The Mullet Theory of Social Software Design
For several years, I’ve been using the phrase mullet theory of software design to talk about a very special kind of software: the kind where it’s all business up front, but the real party is in the back. Tumblr has always been the perfect example of this: to any random person on the web, a tumblelog looks more or less like any other blog that’s short form or otherwise (though usually prettier)—but most of the real sub-communities and fringe cultures are all jamming in the back room on the dashboard.
I think it’s my favorite mode of social software because it’s the one that combines utility the most with it’s socialness. Because of the utility, it’s not as necessary to shoe-horn users into auto-following awful things that they won’t like (think Gimme Bar vs. Pinterest). Because the social mechanics aren’t gamed, the actual value to the social pieces is much higher.
Some of the original social software on the internet was marketplaces. Ebay was dependent on an engaged network of users mutually reviewing each other to broker trust in the marketplace, though the identities of those users were often obscured and that was fine because those users would never meet face to face. These days, mutual reviews are just as important for building trust in a marketplace, but they’re often taken in wildly divergent directions. For example, Airbnb focuses heavily on real-world identity because their marketplace depends on people actually meeting in the real world. The flip side of that coin is a marketplace like the Silk Road, where the users need an identity to accrue karma in the marketplace, but it’s crucially important that the identity and the actual currency of the marketplace are obscured from real world identity because the participants are exchanging contraband products.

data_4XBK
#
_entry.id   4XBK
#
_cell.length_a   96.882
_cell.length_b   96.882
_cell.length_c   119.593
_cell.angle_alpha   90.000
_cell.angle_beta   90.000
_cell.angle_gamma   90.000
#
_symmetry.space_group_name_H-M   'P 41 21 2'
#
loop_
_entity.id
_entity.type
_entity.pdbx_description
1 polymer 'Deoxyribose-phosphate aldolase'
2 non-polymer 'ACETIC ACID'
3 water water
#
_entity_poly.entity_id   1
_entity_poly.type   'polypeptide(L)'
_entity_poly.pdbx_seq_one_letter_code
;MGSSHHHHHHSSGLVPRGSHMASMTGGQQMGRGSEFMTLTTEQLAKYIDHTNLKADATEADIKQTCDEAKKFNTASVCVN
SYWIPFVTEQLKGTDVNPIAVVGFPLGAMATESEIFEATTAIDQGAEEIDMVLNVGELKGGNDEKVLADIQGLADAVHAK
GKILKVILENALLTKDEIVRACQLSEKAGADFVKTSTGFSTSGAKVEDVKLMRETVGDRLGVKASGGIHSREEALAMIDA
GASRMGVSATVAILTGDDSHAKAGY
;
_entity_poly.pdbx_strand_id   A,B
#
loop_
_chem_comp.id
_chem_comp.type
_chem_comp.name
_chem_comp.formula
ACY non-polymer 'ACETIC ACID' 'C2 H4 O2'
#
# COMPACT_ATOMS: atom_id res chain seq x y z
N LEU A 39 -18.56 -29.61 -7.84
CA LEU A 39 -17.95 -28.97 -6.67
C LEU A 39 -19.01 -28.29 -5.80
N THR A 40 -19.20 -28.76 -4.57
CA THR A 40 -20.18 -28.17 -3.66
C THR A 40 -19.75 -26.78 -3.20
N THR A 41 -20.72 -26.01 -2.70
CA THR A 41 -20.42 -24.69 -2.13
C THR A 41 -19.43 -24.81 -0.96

A while back, Chris Dixon asked Roelof Botha:
the “why now” question regarding web-based marketplaces. He said something I thought was really interesting: marketplaces depend on trust, and trust requires knowing the reputation of a prospective counterparty. Today, for the first time, you can get background information on almost any prospective counterparty by searching Google, Facebook etc. Or put more simply: we finally have an internet of people.
But that internet of people is a way of saying that we now have multiple modes of looking at identity and what we actually have is an internet of people with identities that can support real-world needing to meet in person transactions—which is a large part of commerce in the world.
Bringing that back to the mullet theory of software design: it’s a perfect way to build a marketplace. Have a very tuned funnel—it’s all business up front. But build your product around something people love and support multiple kinds of identity with a crazy rager in the back. Airbnb’s taken that torch a very short way to great effect, Etsy is doing a lot of experiments but hasn’t tied them into the core experience of their product, and Fab is doing some great things but ultimately isn’t a peer-to-peer marketplace.
And yes, that’s exactly what I’m working on—if you want to ask about it you have to use the password “Tennessee Flap.”